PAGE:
I think I see a space!
For people who hate cities the only amount of parking which will satisfy them is precisely the amount which causes the city to cease to be a city, and for people who don’t understand cities, making cities palatable to the people who hate them usually focuses on parking. Not only should parking not be a priority in Springfield’s renewal, if it is a priority, there will be no renewal.
Published peer reviewed papers demonstrate that, for cities, every square foot dedicated to parking is a drag on incomes, population, and economic growth. Millennials are choosing not to drive in record numbers and are choosing to live in places where they can walk, bike, and use public transportation. Great places for people are not great places for cars, just as great places to drive are unpleasant places to walk. Boston, Paris, Manhattan, and closer to home, Provincetown and Northampton are great places to be because provision is made for cars only secondarily.
The changes taking place in the downtown landscape are an opportunity. Springfield, like most American cities, chose the path of auto-orientation after World War II and has paid the price for doing so. While going cold turkey off the “car-fix” might not be advised, taking this opportunity to focus more on making the downtown a better people oriented place is the way to go. The temporary reduction in the ridiculous over-supply of downtown parking, along with the traffic hassles created by the reconstruction of the Interstate 91 viaduct can be just the right combination to encourage people who already work here to live here, and for those who already live here to find work here. If you live downtown you can access both of the region’s largest and best paying employers without using the interstate. The downtown itself provides thousands of jobs. I’ve always been able to find a place to park within a block of my house, but if having a dedicated space for your car is a priority and it isn’t provided with your apartment like it is with Stockbridge Court, Silverbrick Lofts, Armory Commons, and at the Classical Condominiums among others, you can take the money you save on gas by living so close to work, and pay for monthly parking.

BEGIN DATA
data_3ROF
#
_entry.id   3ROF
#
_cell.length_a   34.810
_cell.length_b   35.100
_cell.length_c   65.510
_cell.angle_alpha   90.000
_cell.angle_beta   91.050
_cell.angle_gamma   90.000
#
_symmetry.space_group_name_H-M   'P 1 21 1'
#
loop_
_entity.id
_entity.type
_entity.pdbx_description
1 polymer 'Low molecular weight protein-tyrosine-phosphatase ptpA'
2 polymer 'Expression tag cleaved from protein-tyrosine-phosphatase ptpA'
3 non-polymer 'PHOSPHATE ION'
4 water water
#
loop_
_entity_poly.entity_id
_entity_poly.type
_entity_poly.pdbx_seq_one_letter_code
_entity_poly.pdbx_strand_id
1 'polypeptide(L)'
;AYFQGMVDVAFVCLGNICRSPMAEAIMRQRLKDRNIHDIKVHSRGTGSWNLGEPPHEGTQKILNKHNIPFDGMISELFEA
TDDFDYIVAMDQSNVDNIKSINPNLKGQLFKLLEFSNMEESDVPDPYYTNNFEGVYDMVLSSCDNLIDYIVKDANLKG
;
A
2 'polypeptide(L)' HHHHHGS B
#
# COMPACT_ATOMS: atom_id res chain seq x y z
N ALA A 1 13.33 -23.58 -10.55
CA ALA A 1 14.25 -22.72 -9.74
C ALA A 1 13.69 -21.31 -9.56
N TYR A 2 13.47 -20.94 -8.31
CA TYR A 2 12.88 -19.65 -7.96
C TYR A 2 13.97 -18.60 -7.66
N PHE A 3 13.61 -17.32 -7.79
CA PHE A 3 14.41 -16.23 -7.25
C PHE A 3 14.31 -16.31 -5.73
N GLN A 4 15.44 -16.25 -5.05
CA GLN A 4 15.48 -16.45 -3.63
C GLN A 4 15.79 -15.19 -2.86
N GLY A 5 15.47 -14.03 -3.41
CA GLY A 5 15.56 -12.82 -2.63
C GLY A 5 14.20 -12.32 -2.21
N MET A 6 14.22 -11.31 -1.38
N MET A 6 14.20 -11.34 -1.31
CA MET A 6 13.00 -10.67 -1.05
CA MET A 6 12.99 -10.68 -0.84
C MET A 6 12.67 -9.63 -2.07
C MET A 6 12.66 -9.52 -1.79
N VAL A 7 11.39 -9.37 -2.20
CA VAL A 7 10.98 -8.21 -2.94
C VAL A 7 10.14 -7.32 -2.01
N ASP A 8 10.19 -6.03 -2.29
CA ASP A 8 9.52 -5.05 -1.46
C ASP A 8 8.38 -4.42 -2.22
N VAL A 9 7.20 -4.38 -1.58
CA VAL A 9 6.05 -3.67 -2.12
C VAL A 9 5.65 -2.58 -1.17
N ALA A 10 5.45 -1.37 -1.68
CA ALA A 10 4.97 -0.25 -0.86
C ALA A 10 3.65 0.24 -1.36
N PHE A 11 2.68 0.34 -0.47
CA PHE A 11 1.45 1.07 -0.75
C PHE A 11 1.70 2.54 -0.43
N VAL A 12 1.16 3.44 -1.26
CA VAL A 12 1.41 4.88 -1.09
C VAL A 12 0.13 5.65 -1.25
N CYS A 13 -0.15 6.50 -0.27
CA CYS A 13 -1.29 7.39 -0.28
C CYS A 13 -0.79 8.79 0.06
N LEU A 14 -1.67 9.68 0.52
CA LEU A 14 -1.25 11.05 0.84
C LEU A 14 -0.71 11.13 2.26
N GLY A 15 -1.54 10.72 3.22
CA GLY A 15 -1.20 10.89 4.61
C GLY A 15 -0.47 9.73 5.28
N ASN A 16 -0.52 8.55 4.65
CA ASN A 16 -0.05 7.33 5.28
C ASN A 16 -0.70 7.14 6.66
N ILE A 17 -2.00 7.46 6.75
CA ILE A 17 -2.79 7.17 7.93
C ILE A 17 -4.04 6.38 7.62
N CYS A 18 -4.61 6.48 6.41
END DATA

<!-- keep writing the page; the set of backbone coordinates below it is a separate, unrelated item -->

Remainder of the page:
My family has lived downtown for most of the last 30 years and while we’ve had up to four adults living, working, and going to school full time, for most of that time we’ve only needed one car. Both of my daughters have graduated from college, both are employed in their field of choice, and neither owns a car nor has a driver’s license. Both intend to live in a place that prioritizes people, not cars. Springfield can choose to be that place, or it can continue to be the kind of city which tries to attract people who don’t like cities.